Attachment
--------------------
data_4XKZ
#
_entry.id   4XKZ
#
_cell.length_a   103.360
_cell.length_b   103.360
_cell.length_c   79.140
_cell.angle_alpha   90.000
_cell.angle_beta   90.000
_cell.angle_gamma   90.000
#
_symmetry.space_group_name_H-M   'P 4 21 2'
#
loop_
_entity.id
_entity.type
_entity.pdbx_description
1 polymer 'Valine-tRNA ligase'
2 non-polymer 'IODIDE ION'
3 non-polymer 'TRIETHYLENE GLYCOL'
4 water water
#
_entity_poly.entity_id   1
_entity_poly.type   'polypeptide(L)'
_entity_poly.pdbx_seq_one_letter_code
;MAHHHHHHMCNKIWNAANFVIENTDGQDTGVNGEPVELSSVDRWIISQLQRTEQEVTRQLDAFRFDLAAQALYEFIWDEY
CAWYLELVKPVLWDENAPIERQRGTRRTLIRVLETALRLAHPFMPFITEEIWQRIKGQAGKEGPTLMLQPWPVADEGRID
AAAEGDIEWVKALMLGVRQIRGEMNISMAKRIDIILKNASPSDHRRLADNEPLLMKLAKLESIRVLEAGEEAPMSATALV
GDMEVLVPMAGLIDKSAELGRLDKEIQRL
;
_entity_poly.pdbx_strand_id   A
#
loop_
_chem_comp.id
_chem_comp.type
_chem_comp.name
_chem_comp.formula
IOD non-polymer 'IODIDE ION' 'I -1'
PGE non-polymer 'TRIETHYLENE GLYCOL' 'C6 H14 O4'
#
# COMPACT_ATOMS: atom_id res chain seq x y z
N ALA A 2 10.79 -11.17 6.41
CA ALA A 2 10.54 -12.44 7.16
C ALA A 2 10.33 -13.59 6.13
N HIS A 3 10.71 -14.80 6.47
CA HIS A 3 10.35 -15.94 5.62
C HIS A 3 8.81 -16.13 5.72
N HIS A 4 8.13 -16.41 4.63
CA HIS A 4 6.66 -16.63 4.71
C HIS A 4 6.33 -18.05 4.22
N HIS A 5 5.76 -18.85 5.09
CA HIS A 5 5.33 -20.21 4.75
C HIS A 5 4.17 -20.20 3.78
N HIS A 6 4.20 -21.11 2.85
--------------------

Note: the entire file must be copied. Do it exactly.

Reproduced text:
data_4XKZ
#
_entry.id   4XKZ
#
_cell.length_a   103.360
_cell.length_b   103.360
_cell.length_c   79.140
_cell.angle_alpha   90.000
_cell.angle_beta   90.000
_cell.angle_gamma   90.000
#
_symmetry.space_group_name_H-M   'P 4 21 2'
#
loop_
_entity.id
_entity.type
_entity.pdbx_description
1 polymer 'Valine-tRNA ligase'
2 non-polymer 'IODIDE ION'
3 non-polymer 'TRIETHYLENE GLYCOL'
4 water water
#
_entity_poly.entity_id   1
_entity_poly.type   'polypeptide(L)'
_entity_poly.pdbx_seq_one_letter_code
;MAHHHHHHMCNKIWNAANFVIENTDGQDTGVNGEPVELSSVDRWIISQLQRTEQEVTRQLDAFRFDLAAQALYEFIWDEY
CAWYLELVKPVLWDENAPIERQRGTRRTLIRVLETALRLAHPFMPFITEEIWQRIKGQAGKEGPTLMLQPWPVADEGRID
AAAEGDIEWVKALMLGVRQIRGEMNISMAKRIDIILKNASPSDHRRLADNEPLLMKLAKLESIRVLEAGEEAPMSATALV
GDMEVLVPMAGLIDKSAELGRLDKEIQRL
;
_entity_poly.pdbx_strand_id   A
#
loop_
_chem_comp.id
_chem_comp.type
_chem_comp.name
_chem_comp.formula
IOD non-polymer 'IODIDE ION' 'I -1'
PGE non-polymer 'TRIETHYLENE GLYCOL' 'C6 H14 O4'
#
# COMPACT_ATOMS: atom_id res chain seq x y z
N ALA A 2 10.79 -11.17 6.41
CA ALA A 2 10.54 -12.44 7.16
C ALA A 2 10.33 -13.59 6.13
N HIS A 3 10.71 -14.80 6.47
CA HIS A 3 10.35 -15.94 5.62
C HIS A 3 8.81 -16.13 5.72
N HIS A 4 8.13 -16.41 4.63
CA HIS A 4 6.66 -16.63 4.71
C HIS A 4 6.33 -18.05 4.22
N HIS A 5 5.76 -18.85 5.09
CA HIS A 5 5.33 -20.21 4.75
C HIS A 5 4.17 -20.20 3.78
N HIS A 6 4.20 -21.11 2.85